19. Keefer, Edward C. (1986) “President Dwight D. Eisenhower and the End of the Korean War,” Diplomatic History 10, 3: 267-289, <DOI/1111/j.1467-7709.1986.tb00461.x>.
    20. Ladwig, Walter C. (2012) “A Neo-Nixon Doctrine for the Indian Ocean,” Strategic Analysis 36, 3: 1-22, <DOI/1080/09700161.2012.670533>.
    21. Lee, Oliver M. (2008) “The Geopolitics of America's Strategic Culture,” Comparative Strategy 27, 3: 267-286, <DOI/10.1080/01495930802185627>.
    22. Lorick, William C. (2011) He Kept Us Out of War: Narrative of Woodrow Wilson's War Rhetoric, 1916-1918, A PhD Dissertation in Political Science, University of Alabama, United States. Available at: handle/ 123456789/ 1189/ pdf?sequence= 1&isAllowed=y (Accessed 12 October 2022).
    23. Meibauer, Gustav. (2020) “Interests, Ideas, and the Study of State Behavior in Neoclassical Realism,” Review of International Studies 46, 1: 20-36, <DOI/10. 1017/S026021051900>.
    24. Nau, Henry R. (2015) Conservative Internationalism: Armed Diplomacy under Jefferson, Polk, Truman, and Reagan. Princeton, NJ: Princeton University Press.
    25. Nichols, Christopher M. (2013, May) “The Enduring Power of Isolationism: An Historical Perspective,” Orbis 57, 3: 390-407, <DOI/10.1016/j.orbis. 05. 006>.
    26. Pach, Chester. (2006, March) “The Reagan Doctrine: Principle, Pragmatism, and Policy,” Presidential Studies Quarterly 36, 1: 75-88, <DOI/10.1111/j.1741-5705.2006.00288.x>.
    27. Posen, Barry R. (2007, October) “Stability and Change in US Grand Strategy” Orbis 51, 4: 561-567, <DOI:10.1016/j.orbis.2007.08.001>.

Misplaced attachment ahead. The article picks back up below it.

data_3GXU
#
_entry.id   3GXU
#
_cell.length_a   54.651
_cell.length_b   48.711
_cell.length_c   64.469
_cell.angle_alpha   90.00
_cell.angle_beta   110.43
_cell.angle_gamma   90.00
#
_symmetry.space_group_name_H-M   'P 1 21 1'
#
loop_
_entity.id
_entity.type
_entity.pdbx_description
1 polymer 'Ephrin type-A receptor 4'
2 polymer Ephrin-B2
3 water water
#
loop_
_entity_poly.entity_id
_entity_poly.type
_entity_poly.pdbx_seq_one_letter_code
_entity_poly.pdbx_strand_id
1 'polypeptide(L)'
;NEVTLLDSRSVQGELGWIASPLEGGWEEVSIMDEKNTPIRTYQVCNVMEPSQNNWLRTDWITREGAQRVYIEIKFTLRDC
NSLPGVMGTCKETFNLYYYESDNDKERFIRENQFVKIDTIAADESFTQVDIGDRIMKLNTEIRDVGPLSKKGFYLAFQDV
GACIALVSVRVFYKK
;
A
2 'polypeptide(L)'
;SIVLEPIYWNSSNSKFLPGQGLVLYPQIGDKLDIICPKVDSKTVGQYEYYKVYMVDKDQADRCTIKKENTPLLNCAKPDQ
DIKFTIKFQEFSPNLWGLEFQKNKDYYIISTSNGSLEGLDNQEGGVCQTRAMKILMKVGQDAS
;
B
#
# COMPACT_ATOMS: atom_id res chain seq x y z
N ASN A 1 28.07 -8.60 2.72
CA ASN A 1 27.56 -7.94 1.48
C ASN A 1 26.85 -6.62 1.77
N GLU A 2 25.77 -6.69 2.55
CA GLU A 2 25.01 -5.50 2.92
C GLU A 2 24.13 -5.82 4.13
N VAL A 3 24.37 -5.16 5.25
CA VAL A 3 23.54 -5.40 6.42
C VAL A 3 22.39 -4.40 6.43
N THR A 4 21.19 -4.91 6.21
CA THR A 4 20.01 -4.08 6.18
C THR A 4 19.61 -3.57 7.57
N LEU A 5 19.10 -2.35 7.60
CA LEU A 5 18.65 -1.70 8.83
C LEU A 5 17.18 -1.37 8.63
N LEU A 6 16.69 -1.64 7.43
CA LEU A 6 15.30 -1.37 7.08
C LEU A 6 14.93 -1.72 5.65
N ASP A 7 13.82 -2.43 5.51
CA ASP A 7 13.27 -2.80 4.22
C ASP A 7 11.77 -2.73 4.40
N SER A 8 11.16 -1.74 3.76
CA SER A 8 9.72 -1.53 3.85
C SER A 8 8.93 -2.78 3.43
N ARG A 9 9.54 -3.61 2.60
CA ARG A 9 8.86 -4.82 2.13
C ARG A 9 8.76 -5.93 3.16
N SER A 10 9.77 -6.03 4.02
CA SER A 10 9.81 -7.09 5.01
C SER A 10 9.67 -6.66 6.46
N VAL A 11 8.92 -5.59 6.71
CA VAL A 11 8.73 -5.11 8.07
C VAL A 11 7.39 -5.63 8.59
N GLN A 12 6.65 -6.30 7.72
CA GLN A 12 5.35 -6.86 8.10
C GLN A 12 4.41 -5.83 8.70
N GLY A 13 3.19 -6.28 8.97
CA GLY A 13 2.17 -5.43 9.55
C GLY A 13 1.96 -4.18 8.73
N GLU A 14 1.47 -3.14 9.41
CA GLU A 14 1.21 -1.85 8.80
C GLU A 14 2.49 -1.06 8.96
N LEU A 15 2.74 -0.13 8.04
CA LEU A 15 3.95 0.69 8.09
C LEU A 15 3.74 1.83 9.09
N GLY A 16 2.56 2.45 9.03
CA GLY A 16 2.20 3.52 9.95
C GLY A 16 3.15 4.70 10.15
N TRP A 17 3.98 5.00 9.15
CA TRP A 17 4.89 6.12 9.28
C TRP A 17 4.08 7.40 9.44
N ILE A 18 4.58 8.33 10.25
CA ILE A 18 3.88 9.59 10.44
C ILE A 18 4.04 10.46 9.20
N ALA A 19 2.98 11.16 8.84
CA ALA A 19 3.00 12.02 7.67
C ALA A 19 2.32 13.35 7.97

28. Randolph, Christopher S. Jr. (2006) “The Effects of Electoral Concerns on Presidential Foreign Policy,” Vanderbilt Undergraduate Research Journal 2, <DOI/10.15695/vurj.v2i0.2734>.
    29. Ripsman, Norrin M., et al. (2016) Neoclassical Realist Theory of International Politics. Oxford, UK: Oxford University Press.
    30. Streissguth, Thomas, et al. (2010). Isolationism. New York: Infobase Publishing.
    31. Storrs, Landon R. (2015, July) “McCarthyism and the Second Red Scare,” Oxford Research Encyclopedia of American History, <DOI/10.1093/acrefore/ 013.6>. Available at: view/10.1093/acrefore/9780199329175.001.0001/acrefore-9780199329175-e-6 (Accessed 12 December 2021).
    32. Schreiber, Oscar. (1951) “Tenth Anniversary of Lend-Lease,” The Australian Quarterly 23, 3: 64-67. Available at: (Accessed 7 May 2021).
    33. Snyder, Ronald. H. (2004, Autumn) “Wisconsin Ends the Political Career of Wendell Willkie,” The Wisconsin Magazine of History 88, 1: 30–41. Available at: (Accessed 12 December 2021).
    34. Tuttle, William. (1970, March) “Aid-to-the-Allies Short-of-War versus American Intervention,” The Journal of American History 56, 4: 840-858, <DOI/10.2307/1917521>.
    35. Webster, Joel. (2017, Spring) Coolidge against the World: Peace, Prosperity, and Foreign Policy in the 1920s. A Master's Thesis in History, James Madison University, United States. Available at: master201019/501 (Accessed 12 December 2021).
    36. Wilson, John F. (1962, June) “Harding's Rhetoric of Normalcy, 1920–1923,” Quarterly Journal of Speech 48, 4: 406-411, <DOI/10.1080/ 00335636209382568>.
    37. Wittkopf, Eugene R. (1986, December) “On the Foreign Policy Beliefs of the American People,” International Studies Quarterly 30, 4: 425-445, <DOI/10. 2307/2600643>.
    38. Zum Hofe, Timothy J. (2018) Eisenhower's Shift in Containment Policy: How the" New Look" Ensured Victory in the Cold War, A Master's Thesis, Southeast Missouri State University, United States. Available at: https://www.proquest. com/openview/0770da4b66fb81a8e80f9321149612b8/1?pq-origsite= gscholar&cbl=18750&diss=y (Accessed 12 December 2021).